Nets' Dzanan Musa To Wear 'Equality and Peace' On His Jersey Upon NBA Restart


Dzanan Musa will wear “Equality and Peace” as the message across the back of his Brooklyn Nets jersey upon the NBA’s restart, using the platform the league is allowing players to make a statement about the racial injustice in the country he has only called home for a little while.

Musa, who is Bosnian and didn’t know much about the United States when he came here after being drafted by the Nets, said on a Nets Zoom call Monday night that his message was sparked by his girlfriend’s reaction to seeing the video of George Floyd’s death.

“My girlfriend called me and she was crying because of that,” Musa said. “She was very emotional about it. She was telling me, ‘Did you see what happened?’ I did not, because I was in practice. I’m not too much on social media; the last three or four months I’ve been trying to stay out of it. But when I saw it, it was horrifying.”

Musa is not an American by birth, but didn’t need to be to understand the gravity of what has been happening in the country over the last few months.

“Of course, it’s just terrible from my perspective. First of all, I’m not from America and to see that brutality happen it hurts my heart a lot,” he said. “I’m with Black Lives Matter all day. I’m going to change my jersey in Orlando to be Equality and Peace.”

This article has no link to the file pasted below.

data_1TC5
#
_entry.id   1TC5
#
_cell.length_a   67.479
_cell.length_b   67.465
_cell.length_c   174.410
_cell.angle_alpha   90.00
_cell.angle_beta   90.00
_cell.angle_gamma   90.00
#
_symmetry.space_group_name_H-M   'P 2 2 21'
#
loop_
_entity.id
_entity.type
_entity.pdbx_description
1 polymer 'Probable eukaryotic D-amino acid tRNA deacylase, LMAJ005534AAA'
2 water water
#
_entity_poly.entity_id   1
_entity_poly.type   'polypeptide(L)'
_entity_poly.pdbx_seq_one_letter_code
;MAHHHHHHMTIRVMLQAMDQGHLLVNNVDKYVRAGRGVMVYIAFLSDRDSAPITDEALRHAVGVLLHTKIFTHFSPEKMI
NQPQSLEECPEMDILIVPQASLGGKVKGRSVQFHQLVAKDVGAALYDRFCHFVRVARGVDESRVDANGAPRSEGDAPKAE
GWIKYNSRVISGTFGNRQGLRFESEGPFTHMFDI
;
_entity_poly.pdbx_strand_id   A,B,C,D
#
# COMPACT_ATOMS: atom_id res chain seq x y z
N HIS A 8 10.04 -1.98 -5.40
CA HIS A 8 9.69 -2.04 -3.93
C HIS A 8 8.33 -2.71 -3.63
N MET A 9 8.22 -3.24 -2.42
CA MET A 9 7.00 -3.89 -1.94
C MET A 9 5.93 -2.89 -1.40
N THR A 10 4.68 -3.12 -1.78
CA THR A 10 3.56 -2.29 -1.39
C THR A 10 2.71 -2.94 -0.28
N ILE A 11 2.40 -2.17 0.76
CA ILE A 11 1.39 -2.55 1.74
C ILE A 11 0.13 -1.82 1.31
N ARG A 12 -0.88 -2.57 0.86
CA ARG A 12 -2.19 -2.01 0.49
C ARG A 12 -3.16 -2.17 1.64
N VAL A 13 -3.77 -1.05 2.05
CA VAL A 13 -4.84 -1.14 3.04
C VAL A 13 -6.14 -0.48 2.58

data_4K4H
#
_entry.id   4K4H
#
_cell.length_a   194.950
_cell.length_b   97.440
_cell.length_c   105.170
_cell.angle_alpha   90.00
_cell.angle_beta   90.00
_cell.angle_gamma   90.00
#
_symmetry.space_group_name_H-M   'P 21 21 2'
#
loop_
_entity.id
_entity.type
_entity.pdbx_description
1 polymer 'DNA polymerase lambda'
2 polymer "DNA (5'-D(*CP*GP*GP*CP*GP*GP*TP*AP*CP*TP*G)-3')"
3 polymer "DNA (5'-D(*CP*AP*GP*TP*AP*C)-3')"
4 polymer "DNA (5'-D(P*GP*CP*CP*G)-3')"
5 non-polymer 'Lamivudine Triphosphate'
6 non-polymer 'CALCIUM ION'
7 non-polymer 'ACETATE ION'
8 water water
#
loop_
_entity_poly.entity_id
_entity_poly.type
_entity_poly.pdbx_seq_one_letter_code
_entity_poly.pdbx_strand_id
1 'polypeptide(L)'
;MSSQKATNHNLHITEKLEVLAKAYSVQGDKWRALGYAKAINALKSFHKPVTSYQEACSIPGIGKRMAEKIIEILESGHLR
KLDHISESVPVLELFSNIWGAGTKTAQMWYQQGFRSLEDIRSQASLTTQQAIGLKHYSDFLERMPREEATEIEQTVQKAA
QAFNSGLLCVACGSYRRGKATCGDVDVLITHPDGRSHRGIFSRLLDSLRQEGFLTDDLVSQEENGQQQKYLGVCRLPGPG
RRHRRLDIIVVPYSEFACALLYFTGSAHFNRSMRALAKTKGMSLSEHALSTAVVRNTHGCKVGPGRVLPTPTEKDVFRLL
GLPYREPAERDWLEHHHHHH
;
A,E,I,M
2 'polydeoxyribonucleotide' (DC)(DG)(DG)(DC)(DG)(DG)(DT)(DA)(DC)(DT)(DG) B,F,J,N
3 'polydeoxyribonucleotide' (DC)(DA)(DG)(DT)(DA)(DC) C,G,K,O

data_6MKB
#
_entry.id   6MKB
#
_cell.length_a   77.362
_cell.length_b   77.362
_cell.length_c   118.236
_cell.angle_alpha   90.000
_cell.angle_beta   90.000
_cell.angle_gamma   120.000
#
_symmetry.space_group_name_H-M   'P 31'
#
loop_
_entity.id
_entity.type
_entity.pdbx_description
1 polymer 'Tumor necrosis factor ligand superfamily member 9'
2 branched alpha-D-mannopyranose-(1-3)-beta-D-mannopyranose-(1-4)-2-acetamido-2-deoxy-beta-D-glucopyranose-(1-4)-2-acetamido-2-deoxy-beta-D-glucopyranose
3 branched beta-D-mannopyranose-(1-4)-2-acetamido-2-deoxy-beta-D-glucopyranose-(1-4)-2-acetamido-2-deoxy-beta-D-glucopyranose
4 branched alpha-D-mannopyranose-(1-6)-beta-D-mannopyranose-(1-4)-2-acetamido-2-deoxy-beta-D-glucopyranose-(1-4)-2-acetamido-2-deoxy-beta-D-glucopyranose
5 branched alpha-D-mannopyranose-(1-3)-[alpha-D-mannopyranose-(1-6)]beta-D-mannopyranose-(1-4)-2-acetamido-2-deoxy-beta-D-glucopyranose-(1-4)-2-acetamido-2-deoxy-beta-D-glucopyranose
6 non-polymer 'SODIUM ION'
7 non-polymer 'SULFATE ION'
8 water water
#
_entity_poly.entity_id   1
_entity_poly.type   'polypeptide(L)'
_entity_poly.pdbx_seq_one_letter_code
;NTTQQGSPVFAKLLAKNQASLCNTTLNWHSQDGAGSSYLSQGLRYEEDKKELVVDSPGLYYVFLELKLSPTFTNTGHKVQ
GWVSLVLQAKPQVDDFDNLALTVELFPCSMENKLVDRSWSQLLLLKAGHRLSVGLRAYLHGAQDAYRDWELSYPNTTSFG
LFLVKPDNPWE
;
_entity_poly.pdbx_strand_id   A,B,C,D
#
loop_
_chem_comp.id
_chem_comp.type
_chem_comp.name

Musa hopes to be a big factor for the Nets when the NBA season resumes, as the team is without Kyrie Irving, Wilson Chandler, DeAndre Jordan, and now Spencer Dinwiddie as a result of injury or COVID-19 concerns, and he has a leg up from being one of the Nets who stayed in Brooklyn when the NBA shut down.

“I decided to stay in Brooklyn and try to get better as much as possible,” Musa said. “I tried to gain weight, trying to get stronger at home, and then when the practice facility opened, I was first in the gym trying to get Jacque’s attention to get him to know I’m ready for whatever.”

It would be a big step for Musa, who averaged just 4.2 points per game in 35 contests earlier this year, and didn’t play a single minute after the All-Star Break.

“In the bad games, I was thinking too much. I was trying to impress everybody. I was trying to do too many things,” Musa said. “I matured a lot from that point, from let’s say February to now, just to realize what’s my role on the team: to give the energy, to make the right plays and just to help my team win, not thinking about individual stats too much.” 

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